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Blow Out

June 6, 2011

In 1966, Michelangelo Antonioni directed the impressively mod story of a London photographer who thinks he’s captured a murder on film in Blow Up.  After taking pictures in a park one day, Thomas Heemings investigates the film, enlarging the images until he sees what appears to be a body in the grass and a person with a gun in the woods. He’s convinced he’s captured a murder and attempts to get to the bottom of it. Less than a decade later in 1974, Francis Ford Coppola made The Conversation, an incredible psychological thriller reminding viewers at the time of the importance of sound in film. The Conversation follows Harry Caul, a surveillance expert who is asked by a client to record the conversation of a couple. While tweaking the sounds of the recording, Caul becomes unsure of the meaning of the conversation but suspects foul play. Fearing delivering the tape to his client, Caul becomes obsessed with finding out the meaning of the conversation and the danger, if any, the tape may have if released from his care.

In 1981, soon to be Scarface director Brian De Palma continued this plot device with his own version, Blow Out. An amalgamation of both The Conversation and Blow Up, Blow Out follows Jack Terry (John Travolta), a sound designer for B-movie horror films. His duties entail recording the separate sounds within a scene to dub over the weak parts in his films. While out one night gathering stock sounds for Co-ed Frenzy, the screeching of tires is picked up on Terry’s microphone causing him to record the audio of a car crash. As an eye witness, Terry rescues Sally Bedina (Nancy Allen), a woman still trapped inside the sinking car. He is later informed that the driver of the car was the governor and Presidential hopeful, George McRyan. The governor’s advisors quickly request that Terry keep his knowledge of the girl quiet for the sake of the governor’s family. However, as Terry begins to review the tape he realizes that the blow-out sound of a tire is preceded by a noise much sinister, a gunshot. Terry falls into an obsessive attempt to find who and why someone would attempt to kill the governor.

Sound is a major and impressive aspect Blow Out, but what it does differently from The Conversation and Blow Up is combine the importance of both visuals and sound, making both primary elements to discovering the truth. Terry doesn’t become obsessed with just the sound of the pivotal night, but also with the images of the crash taken by a photographer also there. Audiences can’t help but appreciate the art of sound editing throughout Blow Out as the film’s focus on the technique demands the audience’s awareness of it while also expanding their knowledge of sound editing. The film’s heavy use of editing is an impressive aspect on display seen within the first 10 minutes of the film as the opening credits beautifully foreshadow events to come.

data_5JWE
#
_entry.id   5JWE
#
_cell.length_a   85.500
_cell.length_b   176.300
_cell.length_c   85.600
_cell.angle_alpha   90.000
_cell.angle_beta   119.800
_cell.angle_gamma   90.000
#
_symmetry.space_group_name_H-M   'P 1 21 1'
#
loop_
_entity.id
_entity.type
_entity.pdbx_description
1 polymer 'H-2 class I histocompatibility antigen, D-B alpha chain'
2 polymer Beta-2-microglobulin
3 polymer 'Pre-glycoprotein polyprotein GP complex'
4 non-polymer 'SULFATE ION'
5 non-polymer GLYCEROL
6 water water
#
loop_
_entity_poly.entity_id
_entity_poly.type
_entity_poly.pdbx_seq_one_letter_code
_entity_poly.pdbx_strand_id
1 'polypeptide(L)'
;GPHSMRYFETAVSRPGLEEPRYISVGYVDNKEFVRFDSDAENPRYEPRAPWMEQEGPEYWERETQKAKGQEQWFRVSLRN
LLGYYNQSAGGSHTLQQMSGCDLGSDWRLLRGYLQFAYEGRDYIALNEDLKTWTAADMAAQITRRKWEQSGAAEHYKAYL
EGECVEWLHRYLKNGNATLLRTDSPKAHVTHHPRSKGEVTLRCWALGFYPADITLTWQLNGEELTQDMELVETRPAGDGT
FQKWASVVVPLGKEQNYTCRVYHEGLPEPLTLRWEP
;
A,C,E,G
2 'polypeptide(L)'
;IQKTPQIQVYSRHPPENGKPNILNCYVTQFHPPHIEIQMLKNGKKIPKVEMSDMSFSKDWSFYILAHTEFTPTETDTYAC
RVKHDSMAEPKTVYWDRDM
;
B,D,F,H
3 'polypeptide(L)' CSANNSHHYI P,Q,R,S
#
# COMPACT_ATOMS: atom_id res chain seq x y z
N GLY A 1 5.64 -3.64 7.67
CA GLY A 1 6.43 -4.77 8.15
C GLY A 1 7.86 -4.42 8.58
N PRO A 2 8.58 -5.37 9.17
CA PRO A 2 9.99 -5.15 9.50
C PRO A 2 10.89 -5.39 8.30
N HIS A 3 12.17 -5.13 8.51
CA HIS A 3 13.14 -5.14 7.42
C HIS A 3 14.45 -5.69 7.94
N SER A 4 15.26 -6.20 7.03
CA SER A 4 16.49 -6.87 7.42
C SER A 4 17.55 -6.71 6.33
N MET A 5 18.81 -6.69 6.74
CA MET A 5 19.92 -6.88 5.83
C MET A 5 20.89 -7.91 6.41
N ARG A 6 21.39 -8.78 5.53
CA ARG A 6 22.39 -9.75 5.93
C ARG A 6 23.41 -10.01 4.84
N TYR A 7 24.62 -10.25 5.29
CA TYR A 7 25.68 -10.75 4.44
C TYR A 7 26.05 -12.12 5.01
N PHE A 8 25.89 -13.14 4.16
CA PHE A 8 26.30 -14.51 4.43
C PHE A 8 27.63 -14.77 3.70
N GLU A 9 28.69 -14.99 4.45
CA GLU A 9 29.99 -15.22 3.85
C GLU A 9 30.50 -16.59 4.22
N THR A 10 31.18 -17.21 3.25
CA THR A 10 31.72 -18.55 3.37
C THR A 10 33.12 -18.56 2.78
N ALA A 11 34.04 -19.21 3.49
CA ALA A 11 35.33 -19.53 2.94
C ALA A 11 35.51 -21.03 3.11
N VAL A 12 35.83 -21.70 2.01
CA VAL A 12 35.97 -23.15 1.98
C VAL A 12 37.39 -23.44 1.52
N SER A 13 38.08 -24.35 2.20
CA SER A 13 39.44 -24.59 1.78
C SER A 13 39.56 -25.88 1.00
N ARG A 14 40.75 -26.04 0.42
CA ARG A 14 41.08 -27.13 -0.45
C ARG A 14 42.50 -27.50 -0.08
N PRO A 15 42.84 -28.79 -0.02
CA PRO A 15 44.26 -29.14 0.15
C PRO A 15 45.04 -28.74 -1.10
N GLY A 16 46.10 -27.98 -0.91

Where The Conversation and Blow Up ended on somber ambiguous notes with the main characters in each doubting themselves and their perspective on what they thought they experienced, Blow Out takes a different route, resulting in the film’s major flaw. Blow Out doesn’t just focus on Terry, it instead attempts to be different from its predecessors by giving viewers an omnipotent insight into the goings on of minor characters’ lives, thus causing the film to lose its focus on the overall plot midway in. Blow Out at times seems to forget about that Terry is trying to prove foul play to the cops and figure out why the crash happened. Instead the film gets wrapped up in the side plot of “The Liberty Bell Serial Killer,” a killer targeting young women resembling Sally and stabbing them in the pattern of a liberty bell.  The audience is rewarded early on with the knowledge of whether or not the blow-out was intentional or not, however, we are never given enough information on the killer (John Lithgow) to explain why he’s choosing to such an over-the-top way to cut loose ends.

Travolta is the highlight of the film and impressively portrays the evolution of Terry’s obsession with the tape. He starts the film a happy-go-lucky charming guy, but by the film’s end becomes a guilt-ridden wreck that’s angrier, more paranoid, and psychologically damaged. Nancy Allen’s performance, however, is one of the most crippling aspects of Blow Out. Her character starts off as a fresh faced doe-eyed girl in the wrong place and the wrong time, but later Sally quickly becomes an annoying squeaky voiced dingbat who talks aimlessly about nothing and who would trust a man in a pencil thin mustache and a van with the word “free candy” painted on the side to give her a ride. By the time the film reaches its climax and Sally delivers what’s supposed to be a powerful and emotional scene, her voice and very being becomes so annoying that her death becomes something desired by viewers, at least this one.

Although it’s unfocused at times and has been done much better in the past, Blow Out is still impressive and an entertaining film to watch. If you’re looking to see an interesting, superbly directed film featuring John Travolta in his prime, then let Blow Out be your choice but don’t have too high of expectations.

SEE IT. But don’t expect a masterpiece.

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